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Published by the Sustainable Development Solutions Network SDSN and. the Institute for Sustainable Development and International Relations IDDRI. September 2015, This executive summary and the country reports supporting this analysis are available. at www deepdecarbonization org, Copyright 2015 SDSN IDDRI. This copyrighted material is not for commercial use or dissemination print or electronic For personal. corporate or public policy research or educational purposes proper credit bibliographical reference. and or corresponding URL should always be included. Cite this report as, Deep Decarbonization Pathways Project 2015 Pathways to deep decarbonization 2015 report. executive summary SDSN IDDRI, The Institute for Sustainable Development and International Relations IDDRI is a non profit policy. research insti t ute based in Paris Its objective is to determine and share the keys for analyzing and. understanding strategic issues linked to sustainable development from a global perspective IDDRI. helps stakeholders in deliberating on global governance of the major issues of common interest. action to attenuate climate change to protect biodiversity to enhance food security and to manage. urbanization and also takes part in efforts to reframe development pathways. The Sustainable Development Solutions Network SDSN was commissioned by UN Secretary. General Ban Ki moon to mobilize scientific and technical expertise from academia civil society and. the private sector to support practical problem solving for sustainable development at local national. and global scales The SDSN operates national and regional networks of knowledge institutions. solution focused thematic groups and is building SDSNedu an online university for sustainable. development, Disclaimer, This report was written by a group of independent experts who have not been nominated.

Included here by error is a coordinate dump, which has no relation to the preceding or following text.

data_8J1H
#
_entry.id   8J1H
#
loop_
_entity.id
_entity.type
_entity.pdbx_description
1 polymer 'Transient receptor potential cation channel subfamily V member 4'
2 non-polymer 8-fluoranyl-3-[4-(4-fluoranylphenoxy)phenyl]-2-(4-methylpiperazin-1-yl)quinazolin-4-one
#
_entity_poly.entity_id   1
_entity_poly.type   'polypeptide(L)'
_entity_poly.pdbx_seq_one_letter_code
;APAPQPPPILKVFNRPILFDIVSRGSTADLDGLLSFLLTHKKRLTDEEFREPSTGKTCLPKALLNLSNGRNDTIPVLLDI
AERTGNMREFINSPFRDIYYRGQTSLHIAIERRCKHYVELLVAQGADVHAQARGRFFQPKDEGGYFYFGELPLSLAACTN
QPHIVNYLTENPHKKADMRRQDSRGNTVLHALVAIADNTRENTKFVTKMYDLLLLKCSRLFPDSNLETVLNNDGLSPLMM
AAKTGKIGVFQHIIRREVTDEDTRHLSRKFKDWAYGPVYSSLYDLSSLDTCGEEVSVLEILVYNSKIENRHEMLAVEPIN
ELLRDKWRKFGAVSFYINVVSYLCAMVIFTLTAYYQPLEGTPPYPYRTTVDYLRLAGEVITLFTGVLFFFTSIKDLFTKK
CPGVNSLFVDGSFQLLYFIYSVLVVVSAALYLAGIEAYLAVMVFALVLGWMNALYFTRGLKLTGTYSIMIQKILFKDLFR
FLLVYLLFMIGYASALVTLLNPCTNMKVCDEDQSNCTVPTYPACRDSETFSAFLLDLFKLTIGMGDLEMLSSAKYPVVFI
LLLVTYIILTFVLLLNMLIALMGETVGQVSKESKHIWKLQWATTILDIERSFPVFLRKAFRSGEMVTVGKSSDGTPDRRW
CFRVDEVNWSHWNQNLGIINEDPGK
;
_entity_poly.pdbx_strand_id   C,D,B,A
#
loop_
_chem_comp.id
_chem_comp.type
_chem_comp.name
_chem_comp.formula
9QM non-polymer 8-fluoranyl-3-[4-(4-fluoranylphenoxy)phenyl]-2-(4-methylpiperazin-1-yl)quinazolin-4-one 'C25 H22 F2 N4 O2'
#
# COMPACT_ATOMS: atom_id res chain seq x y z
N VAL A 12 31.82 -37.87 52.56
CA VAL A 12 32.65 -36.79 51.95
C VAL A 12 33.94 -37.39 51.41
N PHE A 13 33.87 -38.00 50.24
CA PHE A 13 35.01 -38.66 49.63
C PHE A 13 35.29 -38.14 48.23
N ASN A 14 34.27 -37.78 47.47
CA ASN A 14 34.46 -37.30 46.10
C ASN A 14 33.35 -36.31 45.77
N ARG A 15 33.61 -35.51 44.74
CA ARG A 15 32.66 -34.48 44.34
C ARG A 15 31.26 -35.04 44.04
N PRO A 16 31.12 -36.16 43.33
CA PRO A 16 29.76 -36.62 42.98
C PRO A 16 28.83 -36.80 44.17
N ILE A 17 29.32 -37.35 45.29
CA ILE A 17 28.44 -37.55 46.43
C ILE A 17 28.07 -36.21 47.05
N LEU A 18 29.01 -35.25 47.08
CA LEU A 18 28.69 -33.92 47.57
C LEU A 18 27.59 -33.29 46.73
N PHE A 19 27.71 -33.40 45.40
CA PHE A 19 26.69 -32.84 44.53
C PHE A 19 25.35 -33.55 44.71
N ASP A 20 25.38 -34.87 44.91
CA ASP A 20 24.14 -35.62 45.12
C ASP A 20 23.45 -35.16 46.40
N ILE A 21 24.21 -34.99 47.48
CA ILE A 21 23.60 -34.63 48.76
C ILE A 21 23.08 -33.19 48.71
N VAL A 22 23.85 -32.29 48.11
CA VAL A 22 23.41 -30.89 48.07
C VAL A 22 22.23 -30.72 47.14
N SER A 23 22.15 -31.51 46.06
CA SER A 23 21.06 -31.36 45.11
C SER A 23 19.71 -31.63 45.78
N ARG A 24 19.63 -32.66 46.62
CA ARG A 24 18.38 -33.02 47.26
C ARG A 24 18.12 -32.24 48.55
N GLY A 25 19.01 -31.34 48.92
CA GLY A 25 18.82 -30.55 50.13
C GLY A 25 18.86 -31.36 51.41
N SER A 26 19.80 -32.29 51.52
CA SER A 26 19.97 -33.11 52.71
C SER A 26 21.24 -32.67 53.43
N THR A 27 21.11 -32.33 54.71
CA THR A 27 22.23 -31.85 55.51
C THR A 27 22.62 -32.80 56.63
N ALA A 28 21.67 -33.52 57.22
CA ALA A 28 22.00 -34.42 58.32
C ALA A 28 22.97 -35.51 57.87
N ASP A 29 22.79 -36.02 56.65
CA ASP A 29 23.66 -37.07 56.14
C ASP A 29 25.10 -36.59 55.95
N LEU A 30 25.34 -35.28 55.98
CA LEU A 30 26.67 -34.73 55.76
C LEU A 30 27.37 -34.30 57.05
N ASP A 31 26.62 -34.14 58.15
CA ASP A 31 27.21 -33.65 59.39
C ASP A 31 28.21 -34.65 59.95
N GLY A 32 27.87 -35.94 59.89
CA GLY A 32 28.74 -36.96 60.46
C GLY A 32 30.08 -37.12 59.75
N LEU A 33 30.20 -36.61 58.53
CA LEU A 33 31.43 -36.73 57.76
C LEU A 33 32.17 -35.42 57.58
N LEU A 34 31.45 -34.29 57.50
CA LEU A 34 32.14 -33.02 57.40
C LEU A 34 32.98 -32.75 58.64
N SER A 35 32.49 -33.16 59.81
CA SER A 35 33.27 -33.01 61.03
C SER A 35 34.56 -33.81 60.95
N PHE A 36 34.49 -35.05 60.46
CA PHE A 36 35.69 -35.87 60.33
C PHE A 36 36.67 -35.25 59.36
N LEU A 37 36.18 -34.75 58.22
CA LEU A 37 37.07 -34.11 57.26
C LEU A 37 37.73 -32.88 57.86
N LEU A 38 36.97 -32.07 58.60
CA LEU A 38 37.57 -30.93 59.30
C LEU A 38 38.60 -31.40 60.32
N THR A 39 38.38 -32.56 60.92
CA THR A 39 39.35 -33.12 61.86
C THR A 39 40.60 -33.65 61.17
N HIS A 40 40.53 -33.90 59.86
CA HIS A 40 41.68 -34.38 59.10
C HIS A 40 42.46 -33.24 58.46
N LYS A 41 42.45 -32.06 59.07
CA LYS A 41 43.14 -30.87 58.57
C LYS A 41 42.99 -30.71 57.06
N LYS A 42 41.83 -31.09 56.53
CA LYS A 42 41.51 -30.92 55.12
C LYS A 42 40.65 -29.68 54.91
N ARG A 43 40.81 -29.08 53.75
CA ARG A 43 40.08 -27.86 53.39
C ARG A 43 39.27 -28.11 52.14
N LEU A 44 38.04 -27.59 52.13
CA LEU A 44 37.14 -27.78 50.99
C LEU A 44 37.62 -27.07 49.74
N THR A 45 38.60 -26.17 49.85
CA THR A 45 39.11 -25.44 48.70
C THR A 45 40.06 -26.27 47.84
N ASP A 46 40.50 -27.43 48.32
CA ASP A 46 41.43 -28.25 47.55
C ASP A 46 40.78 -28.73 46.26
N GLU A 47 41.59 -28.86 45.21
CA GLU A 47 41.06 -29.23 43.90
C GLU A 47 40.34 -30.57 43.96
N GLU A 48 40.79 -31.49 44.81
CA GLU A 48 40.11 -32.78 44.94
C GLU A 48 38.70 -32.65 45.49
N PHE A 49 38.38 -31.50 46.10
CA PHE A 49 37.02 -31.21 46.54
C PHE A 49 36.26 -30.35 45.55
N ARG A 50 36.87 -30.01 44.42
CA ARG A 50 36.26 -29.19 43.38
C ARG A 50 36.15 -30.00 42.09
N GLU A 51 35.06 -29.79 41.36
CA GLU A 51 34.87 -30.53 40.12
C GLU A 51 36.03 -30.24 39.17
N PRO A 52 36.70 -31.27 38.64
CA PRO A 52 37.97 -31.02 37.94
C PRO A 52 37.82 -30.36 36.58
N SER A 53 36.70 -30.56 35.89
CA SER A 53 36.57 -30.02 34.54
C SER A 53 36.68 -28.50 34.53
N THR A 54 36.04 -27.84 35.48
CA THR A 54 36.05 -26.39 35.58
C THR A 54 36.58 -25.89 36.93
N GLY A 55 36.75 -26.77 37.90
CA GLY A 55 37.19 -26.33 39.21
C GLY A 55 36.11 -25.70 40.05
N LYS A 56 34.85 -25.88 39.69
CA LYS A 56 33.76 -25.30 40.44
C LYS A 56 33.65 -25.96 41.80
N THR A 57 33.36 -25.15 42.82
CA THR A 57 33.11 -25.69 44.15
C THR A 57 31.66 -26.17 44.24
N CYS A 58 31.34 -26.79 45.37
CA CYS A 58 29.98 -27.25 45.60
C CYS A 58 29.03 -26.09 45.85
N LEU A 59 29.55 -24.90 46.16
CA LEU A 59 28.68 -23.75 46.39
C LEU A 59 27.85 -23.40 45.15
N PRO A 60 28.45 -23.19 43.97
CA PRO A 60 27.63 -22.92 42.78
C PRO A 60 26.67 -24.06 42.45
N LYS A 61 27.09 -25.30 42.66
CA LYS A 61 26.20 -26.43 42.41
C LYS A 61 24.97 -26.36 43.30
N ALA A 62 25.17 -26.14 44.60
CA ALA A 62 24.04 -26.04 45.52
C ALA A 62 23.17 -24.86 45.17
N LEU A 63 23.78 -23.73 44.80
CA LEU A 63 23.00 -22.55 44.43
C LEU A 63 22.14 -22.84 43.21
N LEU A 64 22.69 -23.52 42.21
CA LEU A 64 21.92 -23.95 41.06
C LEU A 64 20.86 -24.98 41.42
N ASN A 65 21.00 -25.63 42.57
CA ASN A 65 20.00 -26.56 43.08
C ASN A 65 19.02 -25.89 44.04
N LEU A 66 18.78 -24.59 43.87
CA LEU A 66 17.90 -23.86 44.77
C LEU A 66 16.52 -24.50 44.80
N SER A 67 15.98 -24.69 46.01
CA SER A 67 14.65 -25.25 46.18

by their governments Any views expressed in this report do not necessarily reflect the. views of any government or organization agency or program of the United Nations. Publishers Teresa Ribera Jeffrey Sachs, Managing editors Jim Williams Henri Waisman Laura Segafredo. Layout and figures Ivan Pharabod Christian Oury, The Deep Decarbonization Pathways Project DDPP is convened under the. auspices of the Institute for Sustainable Development and International Relations. IDDRI and the Sustainable Development Solutions Network SDSN. The project is led by, Teresa Ribera Director IDDRI. Jeffrey Sachs Director SDSN, Michel Colombier Scientific Director IDDRI. Guido Schmidt Traub Executive Director SDSN, Henri Waisman DDPP Director IDDRI.